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A Suspect Nosocomial Malaria Case, Riyadh City, March 1997.


A 14-month-old girl developed malaria while in Riyadh city, a non-malarious region. She had recently been discharged from hospital A with bronchial asthma.


We interviewed the asthmatic child's mother about history of travel and history of malaria in other family members, neighbors or visitors. We reviewed heparin preparation and administration, intravenous devices procedures, and medication rounds. We reviewed the medical files of this patient and of other malaria patients during the asthmatic patient's admission. We examined used syringes to assess the frequency of blood contamination. We reviewed malaria reports at the Riyadh health directorate for any other locally acquired malaria cases. We presented the findings to the pediatric medical and nursing staff of the hospital.


On March 1, the asthmatic girl was admitted with an acute bronchial asthma attack and pneumonia. She did not receive a blood transfusion or other blood products. She was discharged on March 6 in good condition. On March 18, she was evaluated at the same hospital for fever and a thin blood smear for WBC differential showed Plasmodium falciparum. History was not supportive of malaria exposure. On March 4, during the girl's initial hospital admission, three P. falciparum patients were admitted to the same ward and occupied three adjacent rooms. A common heparin container was the only possible medium. This was supported by an independent observation from a pediatrician in that department. The nozzles of syringes used to administer heparin became contaminated with blood most often after starting an IV line (28%). Sixty-eight cases of malaria were reported to Riyadh health directorate during February and March 1997. Of these 68 cases, 66 were imported to Riyadh from malarious areas inside and outside the kingdom.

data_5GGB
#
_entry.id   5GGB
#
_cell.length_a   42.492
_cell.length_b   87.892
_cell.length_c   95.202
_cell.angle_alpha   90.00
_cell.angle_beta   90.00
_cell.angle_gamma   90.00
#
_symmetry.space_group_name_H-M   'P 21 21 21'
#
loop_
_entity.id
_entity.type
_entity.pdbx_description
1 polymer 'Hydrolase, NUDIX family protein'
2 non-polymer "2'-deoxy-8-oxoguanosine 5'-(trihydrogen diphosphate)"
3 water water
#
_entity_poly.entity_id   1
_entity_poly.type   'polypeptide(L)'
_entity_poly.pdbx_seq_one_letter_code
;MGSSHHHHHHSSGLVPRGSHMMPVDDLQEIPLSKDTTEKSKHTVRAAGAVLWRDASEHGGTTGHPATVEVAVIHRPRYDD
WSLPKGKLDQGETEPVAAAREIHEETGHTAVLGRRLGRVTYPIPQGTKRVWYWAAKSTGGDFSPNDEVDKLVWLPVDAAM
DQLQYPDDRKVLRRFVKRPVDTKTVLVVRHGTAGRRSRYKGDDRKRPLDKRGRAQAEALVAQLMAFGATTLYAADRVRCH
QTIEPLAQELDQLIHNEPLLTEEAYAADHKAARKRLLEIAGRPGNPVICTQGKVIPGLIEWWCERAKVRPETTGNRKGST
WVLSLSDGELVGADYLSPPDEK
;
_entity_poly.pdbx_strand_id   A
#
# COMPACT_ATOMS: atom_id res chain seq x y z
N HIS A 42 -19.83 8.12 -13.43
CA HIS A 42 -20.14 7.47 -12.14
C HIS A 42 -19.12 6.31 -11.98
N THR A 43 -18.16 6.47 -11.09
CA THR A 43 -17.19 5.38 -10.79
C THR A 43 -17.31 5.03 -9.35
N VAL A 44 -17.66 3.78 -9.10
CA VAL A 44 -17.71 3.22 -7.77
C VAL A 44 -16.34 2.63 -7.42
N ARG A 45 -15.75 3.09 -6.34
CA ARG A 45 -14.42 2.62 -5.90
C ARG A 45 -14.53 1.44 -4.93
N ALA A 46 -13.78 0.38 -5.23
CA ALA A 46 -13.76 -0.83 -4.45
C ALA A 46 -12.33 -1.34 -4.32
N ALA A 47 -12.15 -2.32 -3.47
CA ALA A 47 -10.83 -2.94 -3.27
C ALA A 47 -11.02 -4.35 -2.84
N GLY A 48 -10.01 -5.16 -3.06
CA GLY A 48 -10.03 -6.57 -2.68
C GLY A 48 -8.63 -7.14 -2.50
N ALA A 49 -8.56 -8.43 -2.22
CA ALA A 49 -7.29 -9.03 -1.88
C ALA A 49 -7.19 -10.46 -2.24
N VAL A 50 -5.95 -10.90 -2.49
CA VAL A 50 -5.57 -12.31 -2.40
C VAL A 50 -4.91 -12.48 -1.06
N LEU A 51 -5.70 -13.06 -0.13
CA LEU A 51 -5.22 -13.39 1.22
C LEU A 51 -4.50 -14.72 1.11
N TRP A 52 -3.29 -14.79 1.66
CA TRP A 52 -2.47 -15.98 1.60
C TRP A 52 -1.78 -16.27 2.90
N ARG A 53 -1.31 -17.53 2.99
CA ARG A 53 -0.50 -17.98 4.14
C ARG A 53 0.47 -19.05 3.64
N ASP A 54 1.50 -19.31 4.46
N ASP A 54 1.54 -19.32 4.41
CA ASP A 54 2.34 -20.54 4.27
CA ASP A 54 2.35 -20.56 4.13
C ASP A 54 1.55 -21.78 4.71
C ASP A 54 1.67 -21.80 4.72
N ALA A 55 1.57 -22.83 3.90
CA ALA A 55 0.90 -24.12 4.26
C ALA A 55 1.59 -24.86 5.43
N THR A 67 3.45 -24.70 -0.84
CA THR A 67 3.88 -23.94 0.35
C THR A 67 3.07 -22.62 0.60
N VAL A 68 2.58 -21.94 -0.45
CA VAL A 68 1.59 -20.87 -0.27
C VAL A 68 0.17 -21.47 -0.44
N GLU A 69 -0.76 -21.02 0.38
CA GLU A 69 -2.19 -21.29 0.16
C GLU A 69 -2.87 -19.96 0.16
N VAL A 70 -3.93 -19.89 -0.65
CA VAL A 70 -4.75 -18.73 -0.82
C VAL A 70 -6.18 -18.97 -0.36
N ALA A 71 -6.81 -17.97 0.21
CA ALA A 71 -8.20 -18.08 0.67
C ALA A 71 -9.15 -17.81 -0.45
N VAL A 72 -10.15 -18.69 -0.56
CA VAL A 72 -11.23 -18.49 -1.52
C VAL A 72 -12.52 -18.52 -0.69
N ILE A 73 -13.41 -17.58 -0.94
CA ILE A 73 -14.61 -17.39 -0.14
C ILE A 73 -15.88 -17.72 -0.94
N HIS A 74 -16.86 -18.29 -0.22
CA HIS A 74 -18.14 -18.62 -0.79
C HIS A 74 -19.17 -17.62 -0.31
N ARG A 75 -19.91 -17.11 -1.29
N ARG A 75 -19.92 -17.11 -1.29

Infected erythrocytes were most likely transferred via the heparin container and the heparin syringes. Nosocomial bloodborne transmission of malaria and other bloodborne agents is probably a common but frequently missed entity. The report of one malaria case in a person who had not traveled from malaria-free regions requires a full investigation.